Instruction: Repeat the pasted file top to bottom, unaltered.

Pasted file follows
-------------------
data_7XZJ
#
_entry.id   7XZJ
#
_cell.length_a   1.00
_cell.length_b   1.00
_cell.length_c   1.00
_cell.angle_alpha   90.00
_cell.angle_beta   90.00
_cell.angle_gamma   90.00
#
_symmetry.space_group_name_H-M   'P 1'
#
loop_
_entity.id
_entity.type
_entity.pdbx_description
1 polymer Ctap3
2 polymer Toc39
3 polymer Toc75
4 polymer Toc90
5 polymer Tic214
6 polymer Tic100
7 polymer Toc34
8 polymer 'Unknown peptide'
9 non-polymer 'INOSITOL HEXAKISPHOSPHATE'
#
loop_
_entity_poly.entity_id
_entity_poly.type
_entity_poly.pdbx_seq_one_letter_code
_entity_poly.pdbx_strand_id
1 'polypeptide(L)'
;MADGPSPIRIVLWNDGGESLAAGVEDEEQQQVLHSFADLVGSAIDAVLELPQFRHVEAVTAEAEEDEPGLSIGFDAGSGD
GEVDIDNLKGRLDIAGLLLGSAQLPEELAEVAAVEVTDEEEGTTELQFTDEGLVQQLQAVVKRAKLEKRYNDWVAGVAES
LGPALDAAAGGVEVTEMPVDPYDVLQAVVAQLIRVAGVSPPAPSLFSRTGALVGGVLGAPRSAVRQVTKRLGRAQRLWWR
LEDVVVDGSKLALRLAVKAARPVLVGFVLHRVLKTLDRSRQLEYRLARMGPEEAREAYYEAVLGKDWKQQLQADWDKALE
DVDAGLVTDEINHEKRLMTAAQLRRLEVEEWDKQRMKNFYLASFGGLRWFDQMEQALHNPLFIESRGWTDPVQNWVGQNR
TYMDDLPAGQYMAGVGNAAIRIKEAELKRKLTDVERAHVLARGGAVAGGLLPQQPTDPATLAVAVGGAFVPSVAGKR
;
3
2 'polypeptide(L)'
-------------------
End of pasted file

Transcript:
data_7XZJ
#
_entry.id   7XZJ
#
_cell.length_a   1.00
_cell.length_b   1.00
_cell.length_c   1.00
_cell.angle_alpha   90.00
_cell.angle_beta   90.00
_cell.angle_gamma   90.00
#
_symmetry.space_group_name_H-M   'P 1'
#
loop_
_entity.id
_entity.type
_entity.pdbx_description
1 polymer Ctap3
2 polymer Toc39
3 polymer Toc75
4 polymer Toc90
5 polymer Tic214
6 polymer Tic100
7 polymer Toc34
8 polymer 'Unknown peptide'
9 non-polymer 'INOSITOL HEXAKISPHOSPHATE'
#
loop_
_entity_poly.entity_id
_entity_poly.type
_entity_poly.pdbx_seq_one_letter_code
_entity_poly.pdbx_strand_id
1 'polypeptide(L)'
;MADGPSPIRIVLWNDGGESLAAGVEDEEQQQVLHSFADLVGSAIDAVLELPQFRHVEAVTAEAEEDEPGLSIGFDAGSGD
GEVDIDNLKGRLDIAGLLLGSAQLPEELAEVAAVEVTDEEEGTTELQFTDEGLVQQLQAVVKRAKLEKRYNDWVAGVAES
LGPALDAAAGGVEVTEMPVDPYDVLQAVVAQLIRVAGVSPPAPSLFSRTGALVGGVLGAPRSAVRQVTKRLGRAQRLWWR
LEDVVVDGSKLALRLAVKAARPVLVGFVLHRVLKTLDRSRQLEYRLARMGPEEAREAYYEAVLGKDWKQQLQADWDKALE
DVDAGLVTDEINHEKRLMTAAQLRRLEVEEWDKQRMKNFYLASFGGLRWFDQMEQALHNPLFIESRGWTDPVQNWVGQNR
TYMDDLPAGQYMAGVGNAAIRIKEAELKRKLTDVERAHVLARGGAVAGGLLPQQPTDPATLAVAVGGAFVPSVAGKR
;
3
2 'polypeptide(L)'